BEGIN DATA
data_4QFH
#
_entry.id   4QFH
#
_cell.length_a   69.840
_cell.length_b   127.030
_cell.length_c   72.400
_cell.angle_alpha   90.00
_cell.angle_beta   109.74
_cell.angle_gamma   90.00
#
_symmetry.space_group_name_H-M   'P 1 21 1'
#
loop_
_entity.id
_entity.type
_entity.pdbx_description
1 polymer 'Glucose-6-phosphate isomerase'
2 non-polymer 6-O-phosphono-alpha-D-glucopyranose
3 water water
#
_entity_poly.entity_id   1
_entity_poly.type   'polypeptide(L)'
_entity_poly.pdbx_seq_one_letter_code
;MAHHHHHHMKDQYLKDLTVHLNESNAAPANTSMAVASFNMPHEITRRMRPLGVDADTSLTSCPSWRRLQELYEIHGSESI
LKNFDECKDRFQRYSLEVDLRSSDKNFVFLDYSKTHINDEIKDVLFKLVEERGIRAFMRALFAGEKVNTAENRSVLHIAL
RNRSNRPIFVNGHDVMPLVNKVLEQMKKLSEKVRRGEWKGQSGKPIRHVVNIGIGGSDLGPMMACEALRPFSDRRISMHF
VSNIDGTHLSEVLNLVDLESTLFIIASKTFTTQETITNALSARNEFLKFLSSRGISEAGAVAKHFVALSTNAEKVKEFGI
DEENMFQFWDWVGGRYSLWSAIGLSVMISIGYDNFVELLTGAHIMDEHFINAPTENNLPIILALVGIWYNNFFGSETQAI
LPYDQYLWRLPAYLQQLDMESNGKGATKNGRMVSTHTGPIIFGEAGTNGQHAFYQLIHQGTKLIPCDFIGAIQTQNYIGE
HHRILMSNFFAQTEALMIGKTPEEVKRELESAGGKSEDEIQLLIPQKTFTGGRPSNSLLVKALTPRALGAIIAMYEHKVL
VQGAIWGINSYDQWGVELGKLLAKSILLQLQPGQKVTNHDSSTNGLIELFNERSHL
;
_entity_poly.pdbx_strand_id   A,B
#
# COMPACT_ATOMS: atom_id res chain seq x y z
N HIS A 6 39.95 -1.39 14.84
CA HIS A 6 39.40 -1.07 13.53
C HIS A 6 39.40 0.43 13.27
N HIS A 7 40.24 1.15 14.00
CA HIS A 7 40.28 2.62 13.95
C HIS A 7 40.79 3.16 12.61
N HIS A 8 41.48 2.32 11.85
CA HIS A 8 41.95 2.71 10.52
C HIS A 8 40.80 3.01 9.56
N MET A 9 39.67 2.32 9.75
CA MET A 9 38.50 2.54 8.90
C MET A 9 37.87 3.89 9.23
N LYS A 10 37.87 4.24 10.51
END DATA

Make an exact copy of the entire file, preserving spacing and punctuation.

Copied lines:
data_4QFH
#
_entry.id   4QFH
#
_cell.length_a   69.840
_cell.length_b   127.030
_cell.length_c   72.400
_cell.angle_alpha   90.00
_cell.angle_beta   109.74
_cell.angle_gamma   90.00
#
_symmetry.space_group_name_H-M   'P 1 21 1'
#
loop_
_entity.id
_entity.type
_entity.pdbx_description
1 polymer 'Glucose-6-phosphate isomerase'
2 non-polymer 6-O-phosphono-alpha-D-glucopyranose
3 water water
#
_entity_poly.entity_id   1
_entity_poly.type   'polypeptide(L)'
_entity_poly.pdbx_seq_one_letter_code
;MAHHHHHHMKDQYLKDLTVHLNESNAAPANTSMAVASFNMPHEITRRMRPLGVDADTSLTSCPSWRRLQELYEIHGSESI
LKNFDECKDRFQRYSLEVDLRSSDKNFVFLDYSKTHINDEIKDVLFKLVEERGIRAFMRALFAGEKVNTAENRSVLHIAL
RNRSNRPIFVNGHDVMPLVNKVLEQMKKLSEKVRRGEWKGQSGKPIRHVVNIGIGGSDLGPMMACEALRPFSDRRISMHF
VSNIDGTHLSEVLNLVDLESTLFIIASKTFTTQETITNALSARNEFLKFLSSRGISEAGAVAKHFVALSTNAEKVKEFGI
DEENMFQFWDWVGGRYSLWSAIGLSVMISIGYDNFVELLTGAHIMDEHFINAPTENNLPIILALVGIWYNNFFGSETQAI
LPYDQYLWRLPAYLQQLDMESNGKGATKNGRMVSTHTGPIIFGEAGTNGQHAFYQLIHQGTKLIPCDFIGAIQTQNYIGE
HHRILMSNFFAQTEALMIGKTPEEVKRELESAGGKSEDEIQLLIPQKTFTGGRPSNSLLVKALTPRALGAIIAMYEHKVL
VQGAIWGINSYDQWGVELGKLLAKSILLQLQPGQKVTNHDSSTNGLIELFNERSHL
;
_entity_poly.pdbx_strand_id   A,B
#
# COMPACT_ATOMS: atom_id res chain seq x y z
N HIS A 6 39.95 -1.39 14.84
CA HIS A 6 39.40 -1.07 13.53
C HIS A 6 39.40 0.43 13.27
N HIS A 7 40.24 1.15 14.00
CA HIS A 7 40.28 2.62 13.95
C HIS A 7 40.79 3.16 12.61
N HIS A 8 41.48 2.32 11.85
CA HIS A 8 41.95 2.71 10.52
C HIS A 8 40.80 3.01 9.56
N MET A 9 39.67 2.32 9.75
CA MET A 9 38.50 2.54 8.90
C MET A 9 37.87 3.89 9.23
N LYS A 10 37.87 4.24 10.51